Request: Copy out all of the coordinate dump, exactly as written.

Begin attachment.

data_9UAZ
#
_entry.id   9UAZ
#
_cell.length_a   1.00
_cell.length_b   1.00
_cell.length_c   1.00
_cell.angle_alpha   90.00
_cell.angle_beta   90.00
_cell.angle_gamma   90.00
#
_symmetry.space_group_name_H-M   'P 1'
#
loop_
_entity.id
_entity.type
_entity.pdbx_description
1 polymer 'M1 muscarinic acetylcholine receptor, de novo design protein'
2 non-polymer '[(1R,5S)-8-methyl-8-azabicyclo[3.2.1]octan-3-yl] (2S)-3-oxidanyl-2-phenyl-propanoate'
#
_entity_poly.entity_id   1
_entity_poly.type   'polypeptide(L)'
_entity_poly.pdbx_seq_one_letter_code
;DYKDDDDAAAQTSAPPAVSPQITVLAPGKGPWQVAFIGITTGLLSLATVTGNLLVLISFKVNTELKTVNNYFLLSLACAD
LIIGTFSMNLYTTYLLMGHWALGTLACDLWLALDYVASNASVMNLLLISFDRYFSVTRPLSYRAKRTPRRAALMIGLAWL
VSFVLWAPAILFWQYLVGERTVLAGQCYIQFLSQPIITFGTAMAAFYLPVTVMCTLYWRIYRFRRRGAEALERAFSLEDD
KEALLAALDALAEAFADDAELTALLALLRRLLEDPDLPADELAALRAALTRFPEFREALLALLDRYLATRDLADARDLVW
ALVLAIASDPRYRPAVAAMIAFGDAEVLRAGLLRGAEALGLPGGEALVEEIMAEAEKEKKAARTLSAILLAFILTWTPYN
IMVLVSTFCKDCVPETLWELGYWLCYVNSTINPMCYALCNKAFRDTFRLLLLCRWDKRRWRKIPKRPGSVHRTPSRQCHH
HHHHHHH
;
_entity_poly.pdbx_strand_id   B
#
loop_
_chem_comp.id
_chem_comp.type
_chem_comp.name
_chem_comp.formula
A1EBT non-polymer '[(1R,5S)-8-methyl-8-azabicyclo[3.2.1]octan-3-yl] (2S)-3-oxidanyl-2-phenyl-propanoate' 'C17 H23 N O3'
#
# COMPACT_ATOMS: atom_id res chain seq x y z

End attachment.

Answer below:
data_9UAZ
#
_entry.id   9UAZ
#
_cell.length_a   1.00
_cell.length_b   1.00
_cell.length_c   1.00
_cell.angle_alpha   90.00
_cell.angle_beta   90.00
_cell.angle_gamma   90.00
#
_symmetry.space_group_name_H-M   'P 1'
#
loop_
_entity.id
_entity.type
_entity.pdbx_description
1 polymer 'M1 muscarinic acetylcholine receptor, de novo design protein'
2 non-polymer '[(1R,5S)-8-methyl-8-azabicyclo[3.2.1]octan-3-yl] (2S)-3-oxidanyl-2-phenyl-propanoate'
#
_entity_poly.entity_id   1
_entity_poly.type   'polypeptide(L)'
_entity_poly.pdbx_seq_one_letter_code
;DYKDDDDAAAQTSAPPAVSPQITVLAPGKGPWQVAFIGITTGLLSLATVTGNLLVLISFKVNTELKTVNNYFLLSLACAD
LIIGTFSMNLYTTYLLMGHWALGTLACDLWLALDYVASNASVMNLLLISFDRYFSVTRPLSYRAKRTPRRAALMIGLAWL
VSFVLWAPAILFWQYLVGERTVLAGQCYIQFLSQPIITFGTAMAAFYLPVTVMCTLYWRIYRFRRRGAEALERAFSLEDD
KEALLAALDALAEAFADDAELTALLALLRRLLEDPDLPADELAALRAALTRFPEFREALLALLDRYLATRDLADARDLVW
ALVLAIASDPRYRPAVAAMIAFGDAEVLRAGLLRGAEALGLPGGEALVEEIMAEAEKEKKAARTLSAILLAFILTWTPYN
IMVLVSTFCKDCVPETLWELGYWLCYVNSTINPMCYALCNKAFRDTFRLLLLCRWDKRRWRKIPKRPGSVHRTPSRQCHH
HHHHHHH
;
_entity_poly.pdbx_strand_id   B
#
loop_
_chem_comp.id
_chem_comp.type
_chem_comp.name
_chem_comp.formula
A1EBT non-polymer '[(1R,5S)-8-methyl-8-azabicyclo[3.2.1]octan-3-yl] (2S)-3-oxidanyl-2-phenyl-propanoate' 'C17 H23 N O3'
#
# COMPACT_ATOMS: atom_id res chain seq x y z